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The Allais Effect and the Iasoberg Model

iasoberg

The Allais Effect is a minute unexplained influence that has been observed during recent eclipses (over the last 55 years). This influence, in certain scientific circles, is believed to be an undefined component of gravity.

The Iasoberg Model was developed to locate the Allais Effect in, on and near the surface Earth. The model was developed over the past 30 years. It began with an analysis of the data from Allais’ and Saxl and Allen’s pendulum experiments which led to the conceptualization of the hypothetical field that is the basis of the Iasoberg Model. The model describes the distortion of the gravitational potentials (solar and galactic) at the barycenter of the Earth/Moon System, resulting in the distortion of their respective gravitational vectors in, on and near the Earth.

A computer program was developed to model these distortions on an x y grid, which lead to using modern mapping applications to develop various graphic and mapping displays to illustrate these distortions, in particular their intersection with the surface of the Earth.

Should this model reflect aspects of an undefined celestial/terrestrial reality, a possible application of the outputs of the Iasoberg Model is the potential for long range predictions of geophysical events, such as severe weather events, cyclonic activity, seismic and volcanic activity, atmospheric disturbances et al.

iasoberg.com has been established by Ed Oberg to facilitate and promote research into the Allais Effect as well as distributing the resulting findings of this work.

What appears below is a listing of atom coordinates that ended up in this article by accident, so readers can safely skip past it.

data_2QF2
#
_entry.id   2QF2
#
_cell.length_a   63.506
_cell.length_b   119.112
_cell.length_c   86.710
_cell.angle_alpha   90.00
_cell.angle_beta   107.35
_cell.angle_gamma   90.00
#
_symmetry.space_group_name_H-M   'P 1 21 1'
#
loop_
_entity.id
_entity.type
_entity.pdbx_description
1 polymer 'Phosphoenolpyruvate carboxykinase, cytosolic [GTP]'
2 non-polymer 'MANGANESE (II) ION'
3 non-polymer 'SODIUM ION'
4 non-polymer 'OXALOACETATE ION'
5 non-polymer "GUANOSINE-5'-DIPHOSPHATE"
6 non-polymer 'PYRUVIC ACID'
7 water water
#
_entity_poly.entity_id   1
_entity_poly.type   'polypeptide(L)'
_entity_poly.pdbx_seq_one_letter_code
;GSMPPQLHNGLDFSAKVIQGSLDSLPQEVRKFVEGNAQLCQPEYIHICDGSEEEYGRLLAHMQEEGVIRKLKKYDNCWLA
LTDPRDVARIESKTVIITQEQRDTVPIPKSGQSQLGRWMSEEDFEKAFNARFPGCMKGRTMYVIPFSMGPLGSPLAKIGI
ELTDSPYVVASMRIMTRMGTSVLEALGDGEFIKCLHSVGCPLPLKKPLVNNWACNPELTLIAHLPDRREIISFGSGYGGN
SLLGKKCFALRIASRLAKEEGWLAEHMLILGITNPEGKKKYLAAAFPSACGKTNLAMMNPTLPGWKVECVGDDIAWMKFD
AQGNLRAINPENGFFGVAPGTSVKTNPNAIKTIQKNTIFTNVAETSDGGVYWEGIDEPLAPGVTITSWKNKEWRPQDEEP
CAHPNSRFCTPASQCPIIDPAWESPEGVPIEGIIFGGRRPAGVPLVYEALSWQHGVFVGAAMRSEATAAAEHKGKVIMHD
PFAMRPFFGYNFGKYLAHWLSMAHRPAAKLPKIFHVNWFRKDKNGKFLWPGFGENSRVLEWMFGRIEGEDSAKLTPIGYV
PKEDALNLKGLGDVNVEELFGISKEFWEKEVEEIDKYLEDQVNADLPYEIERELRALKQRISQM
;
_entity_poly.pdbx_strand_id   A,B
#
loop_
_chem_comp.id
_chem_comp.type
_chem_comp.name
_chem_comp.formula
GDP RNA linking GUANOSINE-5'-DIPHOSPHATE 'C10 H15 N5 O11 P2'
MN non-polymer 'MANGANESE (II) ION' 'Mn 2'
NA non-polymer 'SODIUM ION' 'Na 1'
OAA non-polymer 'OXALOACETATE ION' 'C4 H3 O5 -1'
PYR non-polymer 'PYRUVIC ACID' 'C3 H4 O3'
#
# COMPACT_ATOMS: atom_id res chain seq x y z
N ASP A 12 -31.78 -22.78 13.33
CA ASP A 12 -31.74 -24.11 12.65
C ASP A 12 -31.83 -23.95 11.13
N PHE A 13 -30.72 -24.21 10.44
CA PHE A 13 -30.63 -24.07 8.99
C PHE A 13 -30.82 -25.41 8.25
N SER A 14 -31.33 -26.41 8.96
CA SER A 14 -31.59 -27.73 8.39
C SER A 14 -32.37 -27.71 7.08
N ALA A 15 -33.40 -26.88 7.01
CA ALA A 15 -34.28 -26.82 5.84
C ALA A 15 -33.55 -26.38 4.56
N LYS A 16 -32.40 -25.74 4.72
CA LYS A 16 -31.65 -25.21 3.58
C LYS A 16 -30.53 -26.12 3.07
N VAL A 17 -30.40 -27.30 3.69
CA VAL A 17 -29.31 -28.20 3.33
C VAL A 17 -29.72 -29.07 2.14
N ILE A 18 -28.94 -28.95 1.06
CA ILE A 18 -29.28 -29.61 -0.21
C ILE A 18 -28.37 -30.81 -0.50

Ed Oberg was born in the USA (1943) and grew up in the Northern Minnesota. He graduated from the University of Minnesota where he received a Bachelor of Mechanical Engineering and Industrial Engineering. He has had an eclectic career as a professional engineer and project manager at Honeywell and Control Data in the USA, and private companies and the National Occupational Health and Safety Commission in Australia.

He migrated to Australia in 1969 and has lived there since. In 1974 he developed a special interest in celestial mechanics, this led him to undertake research work in the area of gravitational anomalies. His work has resulted the development of the Iasoberg Model.

Ed has also established an Internet Yahoo Group (http://groups.yahoo.com/group/GravitationalAnomalies/) which is comprised of approximately 150 members who regularly discuss issues related to gravitational anomalies.

GeoSpatial Connect has offered to host and make accessible spatial products that have been generated by the Iasoberg Model algorithms in various formats (kml, kmz, jpg, xls) which entail analyses of past events, output of the model for future instances and reports associated with forecasts generated by the model.  Some of these products can be viewed on smart phones.

Both GeoSpatial Connect and iasoberg.com look forward to your response to this service.

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M.A.V.E.N – Next in line to make the 400 million mile journey!

2454 kg. 123ft. $671 million. 9 high end instruments. One mission!

Mars Atmosphere and Volatile EvolutioN – MAVEN, launching today from Cape Canaveral, Florida is next in line to make the journey to Mars. What’s new that MAVEN will let us know about Mars unlike other missions?

maven-mars-climate

MAVEN will specifically look at the loss of volatile materials from Mars’ atmosphere to space to help scientists understand the climate change that might have happened there, in simple words; MAVEN will look into Mars’ past. What happened there that left Mars in this condition that we see today?  We want to understand if Mars was ever habitable, if there is any sign out there which would let us know about its climate, history, anything that would help us understand Earth better. MAVEN will also have an interesting elliptical orbit, at its closes point it would come as close as few hunderd kilmeters from the surface.

Tune to NASA TV! –  live coverage of MAVEN’s launch from 11 AM EST ! And there it begins, a long journey with a great quest.

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